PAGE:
Substitute teacher shortage strikes entire district


Isabel Zhou

A national substitute teacher shortage means that administrative staff are having trouble finding help to cover teacher absences. One particular day needed 17 substitutes, but only 11 of them were able to be fulfilled by available staff. There are currently 28 full time substitute teacher vacancies cross the district.

Naperville District 203 is suffering a substitute teacher shortage, forcing administrators and teachers to think of new ways to staff classrooms when the full-time teacher is absent. 

Due to the COVID-19 pandemic, more and more teachers have had to call in absent because they or their family members test positive or come in close contact with someone who tests positive. As a result, the demand for subs has skyrocketed. 

“We’re seeing school districts across the country and across the state of Illinois all facing this sub shortage right now,” said Alexander Mayster, Executive Director of Communications in District 203. 

In addition to the high demand, substitute teachers are in low supply. 

At Naperville Central High School, all teachers, including subs, are “required to either be vaccinated or test weekly,” said Carrie McFadden, the Assistant Principal for Operations at Naperville Central. 

These vaccine mandates, coupled with low wage and the increased risk of exposure to the virus, has de-incentivized substitute teachers from filling in. 

“Today, we have eleven subs in the building but we needed seventeen,” said McFadden on Oct. 15.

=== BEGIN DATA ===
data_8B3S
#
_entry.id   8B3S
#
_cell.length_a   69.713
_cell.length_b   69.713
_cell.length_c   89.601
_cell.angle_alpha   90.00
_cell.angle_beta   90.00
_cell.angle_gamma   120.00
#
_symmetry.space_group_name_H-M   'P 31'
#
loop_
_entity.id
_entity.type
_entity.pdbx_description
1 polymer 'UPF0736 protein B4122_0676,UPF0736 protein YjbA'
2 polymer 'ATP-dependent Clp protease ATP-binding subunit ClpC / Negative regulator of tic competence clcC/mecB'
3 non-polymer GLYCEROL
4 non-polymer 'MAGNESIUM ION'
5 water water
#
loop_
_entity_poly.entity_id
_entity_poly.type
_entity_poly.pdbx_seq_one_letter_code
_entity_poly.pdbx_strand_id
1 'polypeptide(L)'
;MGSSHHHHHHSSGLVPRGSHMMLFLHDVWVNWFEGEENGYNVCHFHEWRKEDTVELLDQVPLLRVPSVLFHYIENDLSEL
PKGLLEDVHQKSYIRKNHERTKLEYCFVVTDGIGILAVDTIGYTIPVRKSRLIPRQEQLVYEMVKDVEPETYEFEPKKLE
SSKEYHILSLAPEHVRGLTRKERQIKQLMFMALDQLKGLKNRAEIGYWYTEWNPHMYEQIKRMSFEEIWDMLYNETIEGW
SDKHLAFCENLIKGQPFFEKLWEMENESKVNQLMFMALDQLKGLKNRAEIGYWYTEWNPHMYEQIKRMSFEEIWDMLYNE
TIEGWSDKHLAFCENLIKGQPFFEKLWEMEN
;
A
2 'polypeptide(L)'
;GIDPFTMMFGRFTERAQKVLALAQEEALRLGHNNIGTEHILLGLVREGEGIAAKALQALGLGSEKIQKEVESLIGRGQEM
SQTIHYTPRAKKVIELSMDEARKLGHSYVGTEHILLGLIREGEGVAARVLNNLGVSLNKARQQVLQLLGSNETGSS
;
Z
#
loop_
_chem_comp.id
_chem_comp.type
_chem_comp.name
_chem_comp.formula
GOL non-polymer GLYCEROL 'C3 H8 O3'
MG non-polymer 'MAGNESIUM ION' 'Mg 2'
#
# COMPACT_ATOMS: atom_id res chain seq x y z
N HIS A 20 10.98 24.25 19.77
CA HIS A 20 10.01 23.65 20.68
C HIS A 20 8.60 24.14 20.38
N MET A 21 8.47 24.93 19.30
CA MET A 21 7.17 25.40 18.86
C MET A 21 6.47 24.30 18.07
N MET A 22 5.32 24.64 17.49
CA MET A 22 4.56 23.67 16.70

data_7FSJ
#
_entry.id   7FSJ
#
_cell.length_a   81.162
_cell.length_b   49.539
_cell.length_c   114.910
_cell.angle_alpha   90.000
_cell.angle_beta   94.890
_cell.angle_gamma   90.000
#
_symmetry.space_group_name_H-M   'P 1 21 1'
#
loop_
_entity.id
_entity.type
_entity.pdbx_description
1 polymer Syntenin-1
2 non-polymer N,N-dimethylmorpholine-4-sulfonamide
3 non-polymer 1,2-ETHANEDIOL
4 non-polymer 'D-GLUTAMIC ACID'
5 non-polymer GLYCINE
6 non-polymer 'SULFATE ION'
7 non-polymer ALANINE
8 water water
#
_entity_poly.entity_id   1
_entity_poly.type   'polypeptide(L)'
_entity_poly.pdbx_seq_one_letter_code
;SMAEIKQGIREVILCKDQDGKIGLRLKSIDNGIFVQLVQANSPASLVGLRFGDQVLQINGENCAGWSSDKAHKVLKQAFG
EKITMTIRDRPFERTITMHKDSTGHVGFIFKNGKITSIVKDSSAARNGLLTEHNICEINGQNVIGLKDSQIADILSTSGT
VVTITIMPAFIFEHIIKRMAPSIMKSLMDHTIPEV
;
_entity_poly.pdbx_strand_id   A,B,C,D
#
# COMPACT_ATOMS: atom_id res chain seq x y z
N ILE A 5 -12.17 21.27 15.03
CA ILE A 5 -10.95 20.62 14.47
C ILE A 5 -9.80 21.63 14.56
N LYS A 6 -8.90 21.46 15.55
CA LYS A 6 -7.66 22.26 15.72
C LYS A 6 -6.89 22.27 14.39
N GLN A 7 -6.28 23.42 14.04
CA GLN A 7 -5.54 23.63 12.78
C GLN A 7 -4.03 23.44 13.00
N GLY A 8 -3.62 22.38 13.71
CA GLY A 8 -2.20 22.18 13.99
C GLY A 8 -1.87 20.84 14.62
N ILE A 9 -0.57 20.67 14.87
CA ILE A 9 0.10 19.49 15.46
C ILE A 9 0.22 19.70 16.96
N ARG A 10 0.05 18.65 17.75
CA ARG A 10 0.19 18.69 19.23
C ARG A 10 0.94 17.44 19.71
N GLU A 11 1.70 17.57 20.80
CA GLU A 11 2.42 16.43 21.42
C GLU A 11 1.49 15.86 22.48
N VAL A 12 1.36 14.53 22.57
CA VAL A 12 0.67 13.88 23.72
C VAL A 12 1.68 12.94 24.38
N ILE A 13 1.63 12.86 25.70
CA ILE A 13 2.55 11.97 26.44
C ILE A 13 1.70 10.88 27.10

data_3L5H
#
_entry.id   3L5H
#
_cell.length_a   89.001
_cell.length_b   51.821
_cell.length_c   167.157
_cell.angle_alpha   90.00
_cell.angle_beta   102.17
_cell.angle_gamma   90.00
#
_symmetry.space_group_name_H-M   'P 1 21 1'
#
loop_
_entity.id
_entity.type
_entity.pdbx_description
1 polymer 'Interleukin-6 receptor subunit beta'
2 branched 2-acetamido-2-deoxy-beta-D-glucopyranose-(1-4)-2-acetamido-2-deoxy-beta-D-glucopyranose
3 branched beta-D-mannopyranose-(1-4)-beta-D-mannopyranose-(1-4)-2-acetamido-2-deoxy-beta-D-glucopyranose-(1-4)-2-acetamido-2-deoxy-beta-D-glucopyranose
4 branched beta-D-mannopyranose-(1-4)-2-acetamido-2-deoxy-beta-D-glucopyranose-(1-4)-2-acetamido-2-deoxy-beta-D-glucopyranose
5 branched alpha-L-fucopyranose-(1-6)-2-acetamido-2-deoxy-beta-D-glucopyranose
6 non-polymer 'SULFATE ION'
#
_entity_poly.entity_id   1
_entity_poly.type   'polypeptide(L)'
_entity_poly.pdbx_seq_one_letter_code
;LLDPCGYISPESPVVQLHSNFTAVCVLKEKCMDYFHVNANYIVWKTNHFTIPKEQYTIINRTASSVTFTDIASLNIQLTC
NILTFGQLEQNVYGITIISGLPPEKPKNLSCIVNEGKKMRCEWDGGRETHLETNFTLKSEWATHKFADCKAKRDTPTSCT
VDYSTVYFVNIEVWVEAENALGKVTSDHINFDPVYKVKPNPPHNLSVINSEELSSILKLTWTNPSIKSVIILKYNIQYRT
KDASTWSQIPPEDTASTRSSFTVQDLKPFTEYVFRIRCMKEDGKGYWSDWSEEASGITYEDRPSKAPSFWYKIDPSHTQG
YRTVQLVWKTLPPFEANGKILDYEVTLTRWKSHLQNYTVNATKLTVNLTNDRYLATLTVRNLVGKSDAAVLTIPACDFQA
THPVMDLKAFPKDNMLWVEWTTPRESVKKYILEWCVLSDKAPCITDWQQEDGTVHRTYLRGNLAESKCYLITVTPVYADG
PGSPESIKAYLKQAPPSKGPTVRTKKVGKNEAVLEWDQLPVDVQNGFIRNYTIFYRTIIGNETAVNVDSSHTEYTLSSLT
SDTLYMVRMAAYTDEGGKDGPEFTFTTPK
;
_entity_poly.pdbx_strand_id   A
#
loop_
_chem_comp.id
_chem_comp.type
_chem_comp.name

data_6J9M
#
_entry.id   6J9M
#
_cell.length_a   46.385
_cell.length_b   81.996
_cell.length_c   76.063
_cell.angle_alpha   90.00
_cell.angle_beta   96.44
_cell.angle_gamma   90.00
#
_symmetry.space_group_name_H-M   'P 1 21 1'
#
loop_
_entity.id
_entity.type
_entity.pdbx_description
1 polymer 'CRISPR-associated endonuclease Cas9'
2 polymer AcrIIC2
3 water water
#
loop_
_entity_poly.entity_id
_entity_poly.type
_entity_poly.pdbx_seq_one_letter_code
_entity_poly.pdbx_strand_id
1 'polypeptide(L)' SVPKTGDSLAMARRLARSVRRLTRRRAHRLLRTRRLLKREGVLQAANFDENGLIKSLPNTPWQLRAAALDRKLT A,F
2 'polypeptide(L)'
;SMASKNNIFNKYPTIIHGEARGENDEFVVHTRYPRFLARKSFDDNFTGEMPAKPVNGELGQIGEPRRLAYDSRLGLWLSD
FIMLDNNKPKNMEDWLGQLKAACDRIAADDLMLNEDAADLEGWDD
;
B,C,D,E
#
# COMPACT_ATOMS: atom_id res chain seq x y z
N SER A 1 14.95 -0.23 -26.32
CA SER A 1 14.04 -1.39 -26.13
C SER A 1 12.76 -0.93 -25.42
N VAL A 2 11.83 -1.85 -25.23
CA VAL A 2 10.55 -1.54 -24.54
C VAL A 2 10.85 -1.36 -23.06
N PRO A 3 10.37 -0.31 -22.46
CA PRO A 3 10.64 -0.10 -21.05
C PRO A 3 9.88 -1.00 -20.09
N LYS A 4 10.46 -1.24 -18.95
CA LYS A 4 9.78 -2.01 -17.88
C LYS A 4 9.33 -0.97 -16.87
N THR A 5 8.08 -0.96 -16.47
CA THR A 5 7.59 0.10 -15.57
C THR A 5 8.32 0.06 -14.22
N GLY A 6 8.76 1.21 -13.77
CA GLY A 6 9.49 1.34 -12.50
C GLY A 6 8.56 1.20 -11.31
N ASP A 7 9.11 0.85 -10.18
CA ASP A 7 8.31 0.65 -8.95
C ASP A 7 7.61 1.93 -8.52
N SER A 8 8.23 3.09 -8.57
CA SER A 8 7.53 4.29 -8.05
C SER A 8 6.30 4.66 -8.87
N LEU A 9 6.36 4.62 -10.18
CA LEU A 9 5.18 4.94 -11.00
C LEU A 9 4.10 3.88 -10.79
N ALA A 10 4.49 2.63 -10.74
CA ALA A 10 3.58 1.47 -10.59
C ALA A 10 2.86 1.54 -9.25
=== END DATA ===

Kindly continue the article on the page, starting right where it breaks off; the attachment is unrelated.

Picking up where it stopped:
According to District 203’s job posting site, there are now 28 substitute openings across the district, a number which Mayster says is higher than previous years. 

As subs dwindle, a heavier burden is being placed on teachers. More and more full-time teachers are being asked to find time in their schedules to sub-in for another teacher, preferably one from the same department. 

“Internal subbing always happened,” said McFadden. “From the perspective of a [math] teacher, if I could have a math teacher teach my class, then actual learning could happen in class.” 

While teachers will be compensated for any additional classes they take on, it can still be a burden. School administrators are sending a google form to teachers asking for what classes they prefer to sub in for. 

Another solution being implemented would group multiple classes without a teacher together. A few building subs would supervise the classes, thus reducing the number of adults required. 

“[On Oct. 15], I believe six classrooms reported to the Little Theater, and two of our building subs were in there [supervising],” said McFadden. 

While these alternatives suffice for now, McFadden hopes for more substitute teachers. 

“If we can get a full big sub, that’s the first choice,” McFadden said.